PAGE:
By Michael B. Murphy
If fans of the alternative supergroup Tomahawk have concerns about the future of the band after their 2007 misstep “Anonymous” – an album comprised of reworked Native American musical compositions – well, they need not worry.
The band’s fourth LP, “Oddfellows,” sees Tomahawk – comprised of Mike Patton, vocalist of Faith No More, Jesus Lizard guitarist Duane Denison, former Helmet drummer John Stanier and Mr. Bungle bassist Trevor Dunn – return to form with a collection of 13 moody tracks that hearken back to their self-titled 2001 debut.
Album opener and eponymous track “Oddfellows” finds Patton dramatically belting out the lines “They call us odd fellows / We’re dancing on the gallows / Who will judge you tomorrow?” over Stanier’s deliberately robotic drum beats, while Denison’s guitar riffs lunge forward at you like a pissed off, hissing viper. As the song ends in a dizzying crescendo of noodling guitar lines and Patton’s rapid-fire whispers, Tomahawk will have listeners wondering if the band has released its most disturbing and impenetrable album to date.
This would certainly be the case if not for tracks “Typhoon” and “Stone Letter,” the latter of which sounds like it could almost be at home on a Foo Fighters or Queens of the Stone Age album.
While perhaps a bit too aggressive for most mainstream rock listeners’ ears, “Stone Letter” shows Tomahawk embracing Patton’s more pop-friendly vocals from his days in Faith No More, which allows the band to just plain rock out, albeit on their own unconventional terms. This is the most fun the band has ever sounded.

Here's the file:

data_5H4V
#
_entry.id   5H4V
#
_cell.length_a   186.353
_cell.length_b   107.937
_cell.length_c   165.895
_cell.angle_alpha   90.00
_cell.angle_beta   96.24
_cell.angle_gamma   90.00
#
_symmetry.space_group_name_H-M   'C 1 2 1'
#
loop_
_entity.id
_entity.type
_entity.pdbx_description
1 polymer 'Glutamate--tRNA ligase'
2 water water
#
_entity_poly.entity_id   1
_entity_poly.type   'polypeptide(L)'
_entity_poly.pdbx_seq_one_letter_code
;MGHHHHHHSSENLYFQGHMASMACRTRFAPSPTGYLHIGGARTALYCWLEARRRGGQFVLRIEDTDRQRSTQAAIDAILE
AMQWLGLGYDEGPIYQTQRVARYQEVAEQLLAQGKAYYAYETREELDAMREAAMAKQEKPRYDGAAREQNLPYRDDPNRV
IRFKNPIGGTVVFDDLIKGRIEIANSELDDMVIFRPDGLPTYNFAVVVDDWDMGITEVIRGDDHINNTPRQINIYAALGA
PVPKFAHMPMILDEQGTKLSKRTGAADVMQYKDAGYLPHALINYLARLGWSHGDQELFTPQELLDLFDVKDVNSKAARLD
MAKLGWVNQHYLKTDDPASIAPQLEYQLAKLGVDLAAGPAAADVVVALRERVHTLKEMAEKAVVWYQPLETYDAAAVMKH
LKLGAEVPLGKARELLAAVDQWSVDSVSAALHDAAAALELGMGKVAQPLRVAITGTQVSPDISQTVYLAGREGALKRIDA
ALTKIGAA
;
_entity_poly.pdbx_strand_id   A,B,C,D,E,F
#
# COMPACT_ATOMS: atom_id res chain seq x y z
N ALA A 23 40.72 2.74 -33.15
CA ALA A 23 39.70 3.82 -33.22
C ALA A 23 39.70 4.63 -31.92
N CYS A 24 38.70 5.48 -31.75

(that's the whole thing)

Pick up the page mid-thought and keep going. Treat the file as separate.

While not as sonically diverse as their second album, 2003’s “Mit Gas,” “Oddfellows” is the bands most cohesive album to date. Every song sounds as if it belongs on the same album – a quality that can’t be said for “Mit Gas.”
“Oddfellows” slithers quietly, yet menacingly, like a mean dog during the tracks “I.O.U.” and “A Thousand Suns” before lurching into a violent seizure of frenzied barked vocals and guttural howls on “White Hats/Black Hats.”
Sometimes, the tempo changes drastically within just one song, like “Rise Up Dirty Waters,” which coasts along quietly with crisp finger-snaps and a bass line that could make itself at home on a jazzy soundtrack inspired by a Mickey Spillane novel. This breezy coolness fails to last when Denison’s propulsive guitar rises above the rhythm section and Patton begins to maniacally sermonize the listener like a possessed pastor who is speaking in tongues.
This back and forth between quiet and loud never abates until the album’s conclusion, but, thankfully, it never veer too far off into either direction.
It’s perhaps Patton and his versatile tool kit of vocal techniques that prevents “Oddfellows” from ever becoming cannibalized by its yin and yanging of tempos and moods. He almost sounds downright happy and playful as the music becomes loud and dangerous, as heard on standout track “Southpaw.” It’s when the mood gets quiet and spacious, like on “Baby Let’s Play,” that Patton’s vocals become their most sinister. In “Bone-dry,” he hauntingly singsongs over the sounds of a disturbed lullaby.
Those looking for a comfortable listening experience should steer clear of Tomahawk’s latest, but those who are up for a challenging rock album should look no further.